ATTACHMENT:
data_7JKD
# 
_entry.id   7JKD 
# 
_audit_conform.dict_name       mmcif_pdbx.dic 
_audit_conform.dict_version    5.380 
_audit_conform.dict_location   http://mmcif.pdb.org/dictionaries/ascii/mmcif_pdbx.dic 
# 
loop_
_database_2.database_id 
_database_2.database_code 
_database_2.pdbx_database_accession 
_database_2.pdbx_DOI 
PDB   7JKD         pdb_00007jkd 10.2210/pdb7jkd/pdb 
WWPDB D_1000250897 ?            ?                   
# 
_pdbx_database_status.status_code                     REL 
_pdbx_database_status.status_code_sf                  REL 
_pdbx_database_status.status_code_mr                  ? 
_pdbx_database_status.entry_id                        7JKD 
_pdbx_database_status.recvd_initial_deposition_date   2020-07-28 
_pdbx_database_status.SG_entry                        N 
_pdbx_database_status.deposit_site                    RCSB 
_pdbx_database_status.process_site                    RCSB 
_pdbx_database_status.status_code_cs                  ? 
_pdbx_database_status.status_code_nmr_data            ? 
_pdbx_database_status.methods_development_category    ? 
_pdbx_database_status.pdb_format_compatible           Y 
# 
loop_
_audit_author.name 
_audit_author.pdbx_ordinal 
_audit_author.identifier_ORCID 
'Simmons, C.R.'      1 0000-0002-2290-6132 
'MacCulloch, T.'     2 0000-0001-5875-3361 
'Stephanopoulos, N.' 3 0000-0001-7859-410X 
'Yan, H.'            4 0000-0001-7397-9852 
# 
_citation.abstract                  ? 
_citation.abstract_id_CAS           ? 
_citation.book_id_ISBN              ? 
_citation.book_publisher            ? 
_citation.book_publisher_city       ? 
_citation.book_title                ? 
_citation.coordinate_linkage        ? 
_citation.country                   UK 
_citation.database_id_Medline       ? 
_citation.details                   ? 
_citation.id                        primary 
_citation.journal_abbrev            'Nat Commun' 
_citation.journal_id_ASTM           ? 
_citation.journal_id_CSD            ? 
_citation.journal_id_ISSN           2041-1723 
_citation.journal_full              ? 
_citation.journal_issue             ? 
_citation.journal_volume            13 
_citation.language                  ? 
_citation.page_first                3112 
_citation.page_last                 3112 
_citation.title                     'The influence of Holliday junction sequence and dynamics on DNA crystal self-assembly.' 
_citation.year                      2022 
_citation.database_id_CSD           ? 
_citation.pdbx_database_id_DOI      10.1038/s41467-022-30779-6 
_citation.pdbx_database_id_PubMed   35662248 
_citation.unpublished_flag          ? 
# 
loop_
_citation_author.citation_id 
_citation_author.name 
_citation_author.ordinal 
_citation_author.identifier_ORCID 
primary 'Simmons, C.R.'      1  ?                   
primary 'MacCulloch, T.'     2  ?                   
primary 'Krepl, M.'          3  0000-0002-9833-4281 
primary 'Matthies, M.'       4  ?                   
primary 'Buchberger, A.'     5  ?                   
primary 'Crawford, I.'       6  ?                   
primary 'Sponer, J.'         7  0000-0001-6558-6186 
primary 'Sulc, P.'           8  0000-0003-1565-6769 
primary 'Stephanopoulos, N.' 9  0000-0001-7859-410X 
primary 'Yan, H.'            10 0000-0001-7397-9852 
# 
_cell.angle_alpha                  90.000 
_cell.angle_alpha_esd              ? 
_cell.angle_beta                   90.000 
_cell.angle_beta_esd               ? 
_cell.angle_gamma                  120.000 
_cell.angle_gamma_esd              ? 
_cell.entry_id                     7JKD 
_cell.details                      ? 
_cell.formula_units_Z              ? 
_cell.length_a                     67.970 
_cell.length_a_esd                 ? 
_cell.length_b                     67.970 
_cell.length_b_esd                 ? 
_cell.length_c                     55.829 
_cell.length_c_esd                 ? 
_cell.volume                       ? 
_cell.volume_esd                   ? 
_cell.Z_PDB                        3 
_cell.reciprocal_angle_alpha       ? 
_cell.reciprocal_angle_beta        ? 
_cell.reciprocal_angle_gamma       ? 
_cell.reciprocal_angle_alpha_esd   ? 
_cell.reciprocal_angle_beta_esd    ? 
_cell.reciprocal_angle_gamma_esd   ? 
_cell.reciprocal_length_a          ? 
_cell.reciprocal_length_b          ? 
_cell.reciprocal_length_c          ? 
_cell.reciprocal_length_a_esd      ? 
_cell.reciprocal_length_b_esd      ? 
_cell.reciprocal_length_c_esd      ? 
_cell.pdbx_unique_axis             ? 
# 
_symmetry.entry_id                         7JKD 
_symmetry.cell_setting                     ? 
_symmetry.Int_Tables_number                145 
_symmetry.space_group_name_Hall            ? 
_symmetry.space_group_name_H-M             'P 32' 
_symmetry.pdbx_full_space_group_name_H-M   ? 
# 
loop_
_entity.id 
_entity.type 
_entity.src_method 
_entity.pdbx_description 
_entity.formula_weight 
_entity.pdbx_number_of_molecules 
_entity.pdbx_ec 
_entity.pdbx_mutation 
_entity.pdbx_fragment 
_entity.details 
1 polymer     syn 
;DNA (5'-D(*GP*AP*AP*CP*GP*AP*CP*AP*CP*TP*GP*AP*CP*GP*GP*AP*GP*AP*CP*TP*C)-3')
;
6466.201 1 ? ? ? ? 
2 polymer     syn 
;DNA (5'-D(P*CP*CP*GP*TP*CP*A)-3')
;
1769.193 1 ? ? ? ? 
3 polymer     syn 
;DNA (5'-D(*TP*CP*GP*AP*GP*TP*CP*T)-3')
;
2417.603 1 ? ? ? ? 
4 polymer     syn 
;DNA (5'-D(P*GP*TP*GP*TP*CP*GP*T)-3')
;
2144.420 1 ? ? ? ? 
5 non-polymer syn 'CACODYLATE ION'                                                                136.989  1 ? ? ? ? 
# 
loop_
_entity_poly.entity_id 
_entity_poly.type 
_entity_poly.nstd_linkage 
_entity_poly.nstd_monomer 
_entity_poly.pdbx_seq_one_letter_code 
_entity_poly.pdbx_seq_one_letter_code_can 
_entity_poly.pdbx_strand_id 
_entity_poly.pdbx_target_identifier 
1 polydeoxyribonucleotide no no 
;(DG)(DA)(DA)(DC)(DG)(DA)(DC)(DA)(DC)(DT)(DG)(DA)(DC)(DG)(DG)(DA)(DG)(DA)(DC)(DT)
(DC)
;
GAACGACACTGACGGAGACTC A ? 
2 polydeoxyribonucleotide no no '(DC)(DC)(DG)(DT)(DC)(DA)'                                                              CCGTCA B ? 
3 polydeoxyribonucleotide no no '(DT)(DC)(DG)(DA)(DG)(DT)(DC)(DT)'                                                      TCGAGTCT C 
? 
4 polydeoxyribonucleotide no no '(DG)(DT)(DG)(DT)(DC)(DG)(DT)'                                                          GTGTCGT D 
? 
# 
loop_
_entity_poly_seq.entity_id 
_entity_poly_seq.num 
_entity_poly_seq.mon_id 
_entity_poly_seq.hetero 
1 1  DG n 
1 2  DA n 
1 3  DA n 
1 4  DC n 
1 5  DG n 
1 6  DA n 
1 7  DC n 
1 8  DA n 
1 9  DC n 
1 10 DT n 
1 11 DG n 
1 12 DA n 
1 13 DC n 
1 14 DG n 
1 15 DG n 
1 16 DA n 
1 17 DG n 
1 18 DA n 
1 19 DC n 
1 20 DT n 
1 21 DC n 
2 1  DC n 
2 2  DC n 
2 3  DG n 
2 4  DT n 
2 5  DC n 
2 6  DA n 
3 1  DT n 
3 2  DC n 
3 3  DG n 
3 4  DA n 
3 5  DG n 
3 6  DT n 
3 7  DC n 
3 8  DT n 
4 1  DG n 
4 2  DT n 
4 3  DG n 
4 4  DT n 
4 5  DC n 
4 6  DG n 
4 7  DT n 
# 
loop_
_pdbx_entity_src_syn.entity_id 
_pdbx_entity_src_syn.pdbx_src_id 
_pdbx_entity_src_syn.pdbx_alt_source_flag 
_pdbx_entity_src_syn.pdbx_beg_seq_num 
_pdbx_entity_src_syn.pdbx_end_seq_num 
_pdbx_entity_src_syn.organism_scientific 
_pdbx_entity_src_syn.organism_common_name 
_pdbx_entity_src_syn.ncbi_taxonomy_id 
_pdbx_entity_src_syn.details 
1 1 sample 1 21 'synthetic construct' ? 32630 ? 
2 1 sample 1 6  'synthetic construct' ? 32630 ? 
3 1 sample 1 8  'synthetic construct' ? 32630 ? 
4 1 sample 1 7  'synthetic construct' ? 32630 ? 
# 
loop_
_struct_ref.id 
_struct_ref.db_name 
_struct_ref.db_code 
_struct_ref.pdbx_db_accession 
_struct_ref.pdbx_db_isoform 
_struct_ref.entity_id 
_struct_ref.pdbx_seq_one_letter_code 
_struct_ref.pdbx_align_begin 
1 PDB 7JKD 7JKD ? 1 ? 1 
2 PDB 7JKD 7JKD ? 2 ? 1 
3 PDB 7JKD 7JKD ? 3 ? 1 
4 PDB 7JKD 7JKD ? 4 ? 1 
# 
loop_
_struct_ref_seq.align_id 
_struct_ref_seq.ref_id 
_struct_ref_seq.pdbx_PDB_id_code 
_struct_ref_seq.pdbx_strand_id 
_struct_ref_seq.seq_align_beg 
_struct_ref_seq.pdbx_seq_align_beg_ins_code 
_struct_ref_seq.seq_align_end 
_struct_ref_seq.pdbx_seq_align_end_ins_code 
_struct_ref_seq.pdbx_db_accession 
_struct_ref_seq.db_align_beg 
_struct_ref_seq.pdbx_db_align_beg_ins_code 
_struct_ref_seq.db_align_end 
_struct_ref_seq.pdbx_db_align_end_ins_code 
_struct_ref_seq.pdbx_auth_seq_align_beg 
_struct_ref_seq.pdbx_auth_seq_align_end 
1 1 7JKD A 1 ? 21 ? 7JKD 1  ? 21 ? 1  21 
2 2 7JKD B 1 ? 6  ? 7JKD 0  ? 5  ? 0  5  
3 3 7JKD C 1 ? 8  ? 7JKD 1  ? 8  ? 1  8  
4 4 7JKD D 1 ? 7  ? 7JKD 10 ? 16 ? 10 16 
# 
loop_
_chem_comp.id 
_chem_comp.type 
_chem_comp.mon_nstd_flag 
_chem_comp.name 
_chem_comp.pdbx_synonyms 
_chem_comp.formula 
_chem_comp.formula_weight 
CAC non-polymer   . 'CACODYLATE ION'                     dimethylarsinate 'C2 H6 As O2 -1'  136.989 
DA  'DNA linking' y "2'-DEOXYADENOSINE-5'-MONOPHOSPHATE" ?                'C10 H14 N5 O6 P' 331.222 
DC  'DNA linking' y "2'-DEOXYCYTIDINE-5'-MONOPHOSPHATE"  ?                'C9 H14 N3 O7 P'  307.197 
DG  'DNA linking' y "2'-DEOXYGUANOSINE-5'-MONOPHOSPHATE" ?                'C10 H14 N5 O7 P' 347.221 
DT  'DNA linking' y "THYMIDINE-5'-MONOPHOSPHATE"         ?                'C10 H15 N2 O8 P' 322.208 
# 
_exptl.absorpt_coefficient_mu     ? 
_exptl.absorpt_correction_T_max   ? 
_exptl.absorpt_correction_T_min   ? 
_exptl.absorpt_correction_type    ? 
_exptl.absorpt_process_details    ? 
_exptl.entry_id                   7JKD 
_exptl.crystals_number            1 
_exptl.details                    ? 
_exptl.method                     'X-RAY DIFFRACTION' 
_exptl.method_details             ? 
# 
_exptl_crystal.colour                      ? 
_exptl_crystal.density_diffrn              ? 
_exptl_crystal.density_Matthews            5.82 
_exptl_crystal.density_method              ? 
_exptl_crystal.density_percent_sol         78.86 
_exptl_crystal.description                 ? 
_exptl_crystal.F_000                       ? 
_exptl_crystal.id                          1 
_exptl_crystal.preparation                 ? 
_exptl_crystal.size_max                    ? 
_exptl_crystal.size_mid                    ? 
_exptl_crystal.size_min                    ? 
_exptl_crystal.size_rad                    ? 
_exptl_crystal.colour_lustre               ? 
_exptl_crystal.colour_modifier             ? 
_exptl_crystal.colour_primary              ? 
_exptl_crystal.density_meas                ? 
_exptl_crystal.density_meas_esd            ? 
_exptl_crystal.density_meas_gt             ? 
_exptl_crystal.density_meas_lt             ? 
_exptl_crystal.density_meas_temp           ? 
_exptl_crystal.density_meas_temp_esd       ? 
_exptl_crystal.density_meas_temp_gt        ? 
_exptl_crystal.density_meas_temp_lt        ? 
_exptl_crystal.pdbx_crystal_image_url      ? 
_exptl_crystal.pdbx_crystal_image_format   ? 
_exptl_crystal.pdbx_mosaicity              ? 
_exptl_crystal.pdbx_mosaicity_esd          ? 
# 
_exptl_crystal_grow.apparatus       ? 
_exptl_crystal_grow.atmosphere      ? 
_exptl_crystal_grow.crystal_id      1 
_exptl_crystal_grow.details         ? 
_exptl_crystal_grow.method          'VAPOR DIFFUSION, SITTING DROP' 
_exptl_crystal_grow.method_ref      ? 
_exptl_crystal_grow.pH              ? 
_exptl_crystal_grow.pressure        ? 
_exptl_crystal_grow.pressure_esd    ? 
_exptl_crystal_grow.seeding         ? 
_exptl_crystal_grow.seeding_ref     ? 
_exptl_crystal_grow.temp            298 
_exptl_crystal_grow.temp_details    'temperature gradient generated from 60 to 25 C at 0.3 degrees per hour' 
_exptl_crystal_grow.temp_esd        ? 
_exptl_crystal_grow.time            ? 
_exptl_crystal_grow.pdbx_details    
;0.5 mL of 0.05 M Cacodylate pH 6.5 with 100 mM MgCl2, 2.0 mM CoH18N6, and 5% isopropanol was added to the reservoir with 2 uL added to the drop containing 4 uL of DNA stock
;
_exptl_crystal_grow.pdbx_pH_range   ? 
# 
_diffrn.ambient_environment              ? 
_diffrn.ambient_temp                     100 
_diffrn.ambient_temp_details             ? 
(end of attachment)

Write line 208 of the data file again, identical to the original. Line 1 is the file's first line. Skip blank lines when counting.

3 6  DT n 